Filing 12

OPINION. Signed by Judge Jose L. Linares on 1/12/2017. (JB, ) Modified on 1/13/2017 (JB, ).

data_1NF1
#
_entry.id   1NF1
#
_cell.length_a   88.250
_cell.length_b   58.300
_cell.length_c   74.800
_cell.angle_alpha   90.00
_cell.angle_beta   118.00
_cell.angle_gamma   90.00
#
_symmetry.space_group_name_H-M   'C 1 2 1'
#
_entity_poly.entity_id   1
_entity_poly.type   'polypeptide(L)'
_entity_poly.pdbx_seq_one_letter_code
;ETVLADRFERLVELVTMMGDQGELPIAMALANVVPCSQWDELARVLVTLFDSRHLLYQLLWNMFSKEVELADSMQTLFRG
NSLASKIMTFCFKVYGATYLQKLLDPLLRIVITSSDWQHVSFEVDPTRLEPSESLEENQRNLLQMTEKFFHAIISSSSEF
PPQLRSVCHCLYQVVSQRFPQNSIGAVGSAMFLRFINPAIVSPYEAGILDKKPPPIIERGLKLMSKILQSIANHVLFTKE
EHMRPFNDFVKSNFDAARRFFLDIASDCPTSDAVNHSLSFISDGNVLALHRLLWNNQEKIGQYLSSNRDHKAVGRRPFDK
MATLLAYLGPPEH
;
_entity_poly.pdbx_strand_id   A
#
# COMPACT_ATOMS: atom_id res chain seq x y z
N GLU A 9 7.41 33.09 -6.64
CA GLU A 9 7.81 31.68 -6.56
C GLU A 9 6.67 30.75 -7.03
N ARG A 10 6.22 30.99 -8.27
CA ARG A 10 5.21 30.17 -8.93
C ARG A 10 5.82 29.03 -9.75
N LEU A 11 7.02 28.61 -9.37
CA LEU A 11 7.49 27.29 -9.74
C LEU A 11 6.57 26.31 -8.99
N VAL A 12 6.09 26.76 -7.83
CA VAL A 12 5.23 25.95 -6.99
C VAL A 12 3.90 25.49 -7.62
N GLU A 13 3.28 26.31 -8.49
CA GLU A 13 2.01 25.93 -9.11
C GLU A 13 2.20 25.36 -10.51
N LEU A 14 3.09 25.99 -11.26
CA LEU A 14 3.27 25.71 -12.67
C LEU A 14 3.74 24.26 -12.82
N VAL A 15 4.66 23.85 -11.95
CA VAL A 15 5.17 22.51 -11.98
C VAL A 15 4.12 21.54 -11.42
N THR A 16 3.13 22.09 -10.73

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UNITED STATES DISTRICT COURT DISTRICT OF NEW JERSEY TERRENCE NELSON, Civil Action No. 16-3409 (JLL) Petitioner, OPINION v. UNITED STATES OF AMERICA, Respondent. LINARES, District Judge: Presently before the Court is the motion of Terrence Nelson (“Petitioner”) to vacate, set aside, or correct his sentence brought pursuant to 2$ U.S.C. § 2255. (ECF No. I). After being granted leave to file a second or successive motion to vacate sentence (Document 1 attached to ECF No. 1), Petitioner filed his current motion on June 10, 2016. (ECF No. 1). Following an order lifting the stay imposed by this Court’s standing order 16-2, applicable to motions such as Petitioner’s which raise claims pursuant to Samuel Johnson v. United States, 135 S. Ct. 2551 (2015), (ECF No. 7), the Goverment filed responses to Petitioner’s motion (ECF Nos. 8-9). Petitioner has filed two letters in reply. (ECF No. 10-1 1). For the following reasons, the Court will grant Petitioner’s motion to vacate his sentence and will resentence him accordingly. I. BACKGROUND Because Petitioner’s motion presents a relatively discrete issue, only a limited recitation of the background facts is necessary in this matter. While on state court parole for a previous conviction for armed robbery, Petitioner Terrence Nelson was arrested in the early morning hours of November 5, 1997, after being found in possession of a handgun with an obliterated serial number loaded with hollow point bullets. (Document 1 attached to ECF No. $ at 48-51). Petitioner was thereafter charged and ultimately found guilty of being a felon in possession of a firearm in violation of 1$ U.S.C. § 922(g)(1) and 924(e) by a jury in June 1999. (Id. at 51). Petitioner thereafter appeared before Judge Bassler, who sentenced him to a term of imprisomnent of 262 months with a five year period of supervised release to follow. Judge Bassler provided the following explanation for that sentence: The Court is not happy about having to impose a sentence of this magnitude. However, sometimes the Court has to do what is required under the circumstances. [Petitioner] has a significant history of arrests, convictions, which began unfortunately during his teenage years for receiving stolen property, theft, aggravated assault and related violations. As a result, he meets the statutory criteria surrounding an armed career offender carrying the highest [criminal history category]. The Essex County Prosecutor’s Office has recently indicted [Petitioner] for his participation in a double homicide on September 30th, 1997. Moreover, [Petitioner] has committed this offense, serious enough, but while under the supervision of the New Jersey State Parole [Board]. Given the aggravating circumstances of the case, the maximum guideline range of 262 months has been imposed. I’m imposing it because of my conviction that [Petitioner] is not going to be rehabilitated. He’s had that opportunity. It simply hasn’t happened, and the public simply cannot afford to be exposed to this kind of danger. (Id. at 51-52). Although the trial judge in his sentencing decision did not explicitly discuss the convictions which gave rise to Petitioner’s armed career criminal status in imposing sentence, the parties agree that Petitioner’s status arose based on three prior state court convictions. Petitioner’s first such conviction occurred in 1991, when he was convicted, under the name Alsheries Nelson, of aggravated assault in violation of N.J. S.A. 2C:12-1 (b)(5) and (a)( 1). (Document 1 attached to ECF 2 No. 8 at 92). Petitioner was thereafier also convicted of two separate first degree aimed robberies in violation of N.J.S.A. 2C:15-1 in July 1992. (Id. at 95). II. DISCUSSION A. Legal Standard A prisoner in federal custody may file a motion pursuant to 22 U.S.C. § 2255 challenging the validity of his or her sentence. Section 2255 provides, in relevant part, as follows: A prisoner in custody under sentence of a court established by Act of congress claiming the right to be released upon the ground that the sentence was imposed in violation of the Constitution or laws of the United States, or that the court was without jurisdiction to impose such a sentence, or that the sentence was in excess of the maximum authorized by law, or is otherwise subject to collateral attack, may move the court which imposed the sentence to vacate, set aside or correct the sentence. 28 U.S.C. § 2255. Unless the moving party claims a jurisdictional defect or a Constitutional violation, in order to merit relief the moving party must show that an error of law or fact constitutes “a fundamental defect which inherently results in a complete miscarriage of justice, (or) an omission inconsistent with the rudimentary demands of fair procedure.” United States v. Horsley, 599 f.2d 1265, 1268 (3d Cir.) (quoting Hill v. United States, 368 U.S. 424, 429 (1962)), cert. denied, 444 U.S. 865 (1979); see also Morelli v. Un ited States, 285 F. $upp. 2d 454, 45 8-59 (D.N.J. 2003). B. Analysis 1. An evidentiary hearing is not required 2$ U.S.C. § 2255(b) requires an evidentiary hearing for all motions brought pursuant to the statute “[u]nless the motion and the files and records ofthe case conclusively show that the prisoner 3 is entitled to no relief.” 2$ U.S.C. § 2255(b); United States v. Booth, 432 F.3d 542, 545 (3d Cir. 2005); United States v. Day, 969 F.2d 39, 41-42 (3d Cir. 1992). “Where the record, supplemented by the trial judge’s personal knowledge, conclusively negates the factual predicates asserted by the petitioner or indicate{s] that petitioner is not entitled to relief as a matter of law, no hearing is required.” Jztdge v. United States, 119 F. Supp. 3d 270, 280 (D.N.J. 2015); see also Government of Virgin Islands v. Nicholas, 759 F.2d 1073, 1075 (3d Cir. 1985); see also United States v. Tttyen Quang Pham, 587 F. App’x 6, 8 (3d Cir. 2014); Booth, 432 F.3d at 546. For the reasons set forth below, the sole issue presented in Petitioner’s current motion to vacate his sentence presents a legal question which can be resolved on the record, and no hearing is therefore required for the resolution of Petitioner’s § 2255 motion. 2. Petitioner’s motion is timely filed and his claims are not procedurally defaulted Initially, the Govennnent contends that this Court should reject Petitioner’s motion as untimely or procedurally defaulted because, in order to make his claims, he must rely on prior case law, such as Curtis Johnson v. United States, 559 U.S. 133 (2010), to argue that his prior convictions do not qualify as violent felonies under the elements clause of the Armed Career Criminal Act. As is discussed below, prior to the Supreme Court’s 2015 Samttel Johnson ruling, a non-enumerated offense conviction could qualify under the Act as a felony by meeting either the elements clause or the residual clause of the statute. Thus, prior to the 2015 Samuel Johnson case, a prior felony could qualify for the purposes of the Act if it qualified under the now-defunct residual clause even where it did not meet the requirements of the elements clause. Because the sentencing transcript in this matter does not reveal which clause was used by the sentencing court to determine that Petitioner was an armed career criminal under the Act, Petitioner would only be 4 able to obtain relief if he were able to show that his crimes no longer qualified under either clause. Thus, the flaw in the Govenmient’s argument here is that, even if Petitioner could have previously claimed that his crimes did not meet the elements clause of the Act, it would have served no purpose as his challenge would still have failed because both his robbery and aggravated assault convictions could have qualified as violent felonies under the residual clause, and any such attempt to challenge his sentence would have been fruitless as a result. See, e.g., Baptiste v. Att y Gen., $41 f.3d 601, 606-15 (3d Cir. 2016) (recklessness based aggravated assault under New Jersey law is a crime of violence under residual clause used in 18 U.S.C. § 16(b) which is in all relevant respects identical to that used in the Armed Career Criminal Act). The Government’s timeliness and procedural default arguments are therefore based on a faulty premise that Petitioner had a cognizable claim following the 2010 Curtis Johnson decision, — and that he did not need the 2015 Samuel Johnson decision for his claim to be cognizable. Petitioner did not have a cognizable claim until such time as the residual clause was invalidated in the 2015 Samuel Joimson case, however, as his claim would have rightly been rejected as meritless when that clause was still operable. Baptiste, 841 f.3d at 606-15. As such, Petitioner could not have raised his current claim sooner, and did not procedurally default his claim. See, e.g., Massaro v. United States, 538 U.S. 500, 504 (2003) (procedural default bars a petitioner from bringing a claim via § 2255 when he could have, but did not, raise his claims previously, either on direct appeal or in an earlier habeas petition). Likewise, because 2015 Samuel Johnson was decided on June 26, 2015, and Petitioner filed his current motion before June 26, 2016, his current motion is not time barred. See 28 U.S.C. § 2255(0(3) (where a claim is based on a newly recognized right which has been made retroactive on collateral review, one year limitations period for § 2255 motions runs from the date on which that right was initially recognized by the Court); see also 5 Welch v. United States, 136 S. Ct. 1257, 1265 (2016) (applying 2015 Samuel Johnson retroactively to cases on collateral review). Petitioner’s claim, to the extent that it has merit, is neither time barred nor procedurally defaulted, and this Court must therefore address the merits of Petitioner’s 2015 Samuel Johnson claim.1 3. Petitioner’s Sam tie! Johnson claim Petitioner argues in his petition that, following the Supreme Court’s 2015 ruling in Samuel Johnson, his state court convictions for aggravated assault and armed robbery no longer constitute violent felonies sufficient to trigger the application of the Armed Career Criminal Act, 18 U.S.C. § 924(e). Under the Act, any person convicted of a violation of § 922(g) who has previously received at least three convictions for a violent felony or a serious drug offense or both, shall be deemed an armed career offender and will be subject to harsher punishments, including a sentence of at least fifteen years imprisonment. Id. Under the Act, a violent felony is defined as “any crime punishable by imprisonment for a term exceeding one year” that either “(i) has as an element the use, attempted use, or threatened use of physical force against the person of another; or (ii) is burglary, arson, or extortion, involves use of explosives, or otherwise involves conduct that presents a serious potential risk of physical injury to another.” 18 U.S.C. § 924(e)(2)(B)(i)-(ii). Subsection (i) is generally referred to as the “elements clause” of the statute, while the “or In any event, the Government states in its brief that, even if the Court were to find that Petitioner’s claims were time barred or procedurally defaulted, the Government has taken the position that “if this Court concludes that any of [Petitioner’s] three predicate convictions do not satisfy the elements clause of the ACCA, this Court should not withhold relief based on [Petitioner’s] procedural default or failure to meet the statute of limitations.” (ECF No. 8 at 19). Because the Government apparently does not wish to enforce its procedural default and timeliness arguments despite making those arguments at length in its brief, this Court would still need to address the merits of Petitioner’s claims even if they had been defaulted. 6 otherwise . . . presents a serious potential risk” clause is referred to as the residual clause of the statute. In Samuel Johnson, the Supreme Court held that, as a result of the “grave uncertainty about how to estimate the risk posed by a crime” and the “uncertainty about how much risk it takes for a crime to qualify as a violent felony,” the residual clause of the Act was constitutionally void for vagueness. 135 S. Ct. at 2557-58. In so doing, however, the Court did “not call into question application of the Act to the four enumerated offenses, or the remainder of the Act’s definition of a violent felony,” specifically the elements clause contained in § 924(e)(2)(B)(i). Thus, after Samuel Johnson, a crime will only qualify as a violent felony for the purposes of the Act if it either is one of the four enumerated offenses in § 924(e)(2)(B)(ii), or “has as an element the use, attempted use, or threatened use of physical force against the person of another.” 18 U.S.C. § 924(e)(2)(B). In determining whether a crime qualifies as a violent felony under the statute, courts use a categorical approach — looking to the elements of the statute of conviction rather than the specific facts of a petitioner’s case to determine whether a violation of that statute meets the definition of a violent felony. See, e.g., United States v. Otero, 502 f.3d 331, 335 (3d Cir. 2007); see also Taylor v. United States, 495 U.S. 575, 602 (1990). Where a given statute is divisible because it can be satisfied by multiple different actions which the statute criminalizes in the alternative, the Court uses a modified categorical approach, and can look to outside documents to determine under which alternative a defendant was convicted and thereafter apply the categorical approach to the relevant section of the statute at issue. See Descamps v. United States, 133 S. Ct. 2276, 2285 (2013). Even where a statute could under certain factual scenarios qualify as a crime df violence, if the statute or relevant section of the statute under the modified categorical approach is overbroad 7 in so much as its elements apply to certain factual scenarios which would not meet the ACCA’s definition of a crime of violence, that statute does not qualify as an ACCA offense regardless of the fact that a given defendant’s factital scenario would appear to qualify. See United States v. Brown, 765 F.3d 185, 190-91 (3d Cir. 2014); see also United States v. Knight, No. 15-004, 2016 WL 223701 (D.N.J. Jan. 19, 2016). Because none of the three convictions which gave rise to Petitioner’s Armed Career Criminal Act sentence are among those enumerated in the statute and as Sam ttet Johnson has invalidated the residual clause, Petitioner’s current sentence will remain valid only if all three of the requisite offenses qualify as violent felonies by virtue of their having as an element “the use, attempted use, or threatened use of physical force against the person of another.” 18 U.S.C. § 924(e)(2)(B). For the purposes of the elements clause, “physical force’ means violent force that — is, force capable of causing physical pain or injury to another person.” Curtis Johnson, 559 U.S. at 140. Although the Supreme Court has therefore required more than the barest of touches to satisfy the elements clause, the level of force used need not be overly high to qualify as violent force, as the Court has explained that “violent force” could consist “of only that degree of force necessary to inflict pain — a slap in the face, for example.” Id. at 143. Finally, to qualify as a crime of violence under the statute, the statute must require that an offender have intended to use force to violate the statute. See Otero, 502 F.3d at 335. The first of Petitioner’s three prior felonies which he now asserts do not qualify as violent felonies sufficient to trigger ACCA sentencing was a 1991 conviction for aggravated assault in violation of N.J.S.A. 2C:12-1(b)(5)(a). (Document 1 attached to ECF No. 8 at 92-93). In relevant part, that statute states that a “person is guilty of aggravated assault if he. assault . . . upon . . . . . [c]ommits a simple any law enforcement officer acting in the performance of his duties while in 8 uniform.” Because there are three sub-clauses in the statute defining a simple assault, see N.J.S.A. 2C:12-1(a)(1)-(3), it is necessary to determine, if possible, which variant gave rise to Petitioner’s charges. See Brown, 765 F.3d at 190-91. Both the parties and Petitioner’s indictment demonstrate that Petitioner was charged and ultimately pled guilty to the form of simple assault defined by section (a)(1). (See ECF No. 1 at 6; ECF No. $ at 28-29; Document I attached to ECF No. 8 at 87-93). Because it is clear that at least one subsection of N.J.S.A. 2C:12-1 would qualify as a crime of violence, the Court will therefore apply the modified categorical approach and look specifically to section (a)(l) to determine whether Petitioner’s crime has elements which meet the requirements of the ACCA’s elements clause. Under section (a)(1), a person is guilty of simple assault if he “[a]ttempts to cause or purposely, knowingly or recklessly causes bodily injury to another.” N.J.S.A. 2C:12-1(a)(1). Even if this Court were to assume, arguendo, that the Government is correct that Petitioner’s conviction meets the “violent force” requirement of the ACCA’s elements clause and ignore its prior holding in Knight, 2016 WI 223701, at 6 (holding that N.J.S.A. 2C:12-1(a)(1) is overbroad and does not qualify as an ACCA offense), Petitioner’s statute of conviction, N.J.S.A. 2C:12-1(b)(5)(a) by way of subsection (a)(1), would still remain overbroad because it can be satisfied by conduct which falls beyond the scope of the elements clause of the ACCA, specifically reckless conduct. As the Third Circuit explained in Otero when evaluating a Sentencing Guideline with a nearly identical elements clause, We held in Popal [v. Gonzales, 416 F.3d 249, 254 (3d Cir. 2005) (addressing a nearly identical elements clause in 1$ U.S.C. § 16(a)),] that [a] simple assault [conviction which] requires a minimum mens rea of recklessness rather than intent[] is not a crime of violence. The reasoning behind [that] decision was hardly new or innovative. Indeed, we held therein that it is “settled law in this Circuit that an offender has committed a ‘crime of violence’ only if he acted with an intent to use force.” Popal, 416 F.3d at 254[; s]ee also United 9 States v. Parson, 955 F.2d 85$ (3d Cir. 1992). Popal limits categorical crimes of violence to offenses committed through intentional use of force against another rather than reckless or grossly negligent conduct. Otero, 502 f.3d at 335. Thus, Otero and its progeny stand for the proposition that, under the elements clauses of the Sentencing Guidelines, § 16(a), and the virtually identical language in the ACCA, a crime requiring only recklessness as to the “use” of force will not qualify as a crime of violence. Because Petitioner’s crime of conviction can be satisfied by recklessness alone, it does not require the “use” of force, and is therefore overbroad in so much as it can be violated by acts which would not qualify as a crime of violence, and cannot qualify as a qualifying offense under the ACCA. The Government argues, however, that this Court should read the Supreme Court’s recent decision in Voisine v. United States, 136 S. Ct. 2272 (2016) (finding that a reckless crime can, under some circumstances, constitute a misdemeanor crime of domestic violence under the similar elements clause of 1$ U.S.C. § 922(g)(9)), as having overturned this case law by implication, and specifically refers to Fifth Circuit case law taking such a position for support. See United States v. Howell, $38 F.3d 489 (5th Cir. 2016). While the Supreme Court in Voisine did hold that a reckless crime can include the “use” of force sufficient to trigger in doing so specifically declined to extend its holding beyond similar elements clauses, such as 1$ U.S.C. § 922(g)(9), the Supreme Court § 922(g)(9) to other statutes with § 16, specifically noting that courts have at times read § 922(g)(9)’s elements clause differently than that of other similar statutes based on the misdemeanor context of § 922(g)(9). See Voisine, 136 S. Ct. at 2280 n. 4. The Supreme Court thus left to another day the question of whether reckless behavior would amount to the use of force under § 16 or the ACCA. Indeed, the Third Circuit has recently declined to extend Voisine to the 10 § 16 context, instead holding to the Third Circuit’s more nuanced reading of § 16’s applicability to reckless crimes. See Baptiste, $41 F.3d at 607 n. 5. It thus does not appear that Voisine altered or ovemiled the Third Circuit’s caselaw regarding recklessness outside of the § 922(g) context sub silencio, and the Third Circuit’s decision in Baptiste suggests just the opposite. Given the Voisine Court’s refusal to apply the holding of that case beyond the § 922(g)(9) context and the Third Circuit’s further finding that § 922(g)(9) was distinguishable from § 16 and similar statutes in Baptiste, this Court remains subject to prior Third Circuit case law, including the Otero line of cases. As such, it remains good law in this Circuit that recklessness is insufficient to meet the elements clause’s requirement that a violent felony involves the “use” of force. See, e.g., United States v. Hill, No. 07-371, 2016 WL 7076929, at *7..$ (W.D. Pa. Dec. 5, 2016). Because Petitioner’s aggravated assault conviction could have been triggered by reckless conduct under the statute, it therefore does not categorically qualify as a crime of violence under the elements clause of the ACCA. As the ACCA requires three predicate offenses, and Petitioner’s aggravated assault conviction is one of only three qualifying prior offenses, that Petitioner’s aggravated assault conviction no longer qualifies as a crime of violence following Samuel Johnson renders him no longer subject to the sentencing enhancement provisions of the ACCA regardless of whether his two remaining prior convictions qualify.2 Because one of Petitioner’s three prior offenses no longer qualifies, and because he is therefore no longer subject to the ACCA’s enhancement provisions, he is entitled to § 2255 relief and must be resentenced as a result. This Court will therefore grant Petitioner’s motion to vacate his sentence. 2 In light of the fact that Petitioner’s aggravated assault conviction does not qualify as a violent felony, the Court need not and does not reach the question of whether his other two convictions for armed robbery qualify. See 18 U.S.C. § 924(e) (requiring three prior qualifying convictions). 11 III. CONCLUSION For the reasons set forth above, this Court will grant Petitioner’s motion to vacate his sentence, and will resentence Petitioner accordingly. An appropriate order follows. Ho/JVse L. Linares, States District Judge Dated: January JcQ ,2017 12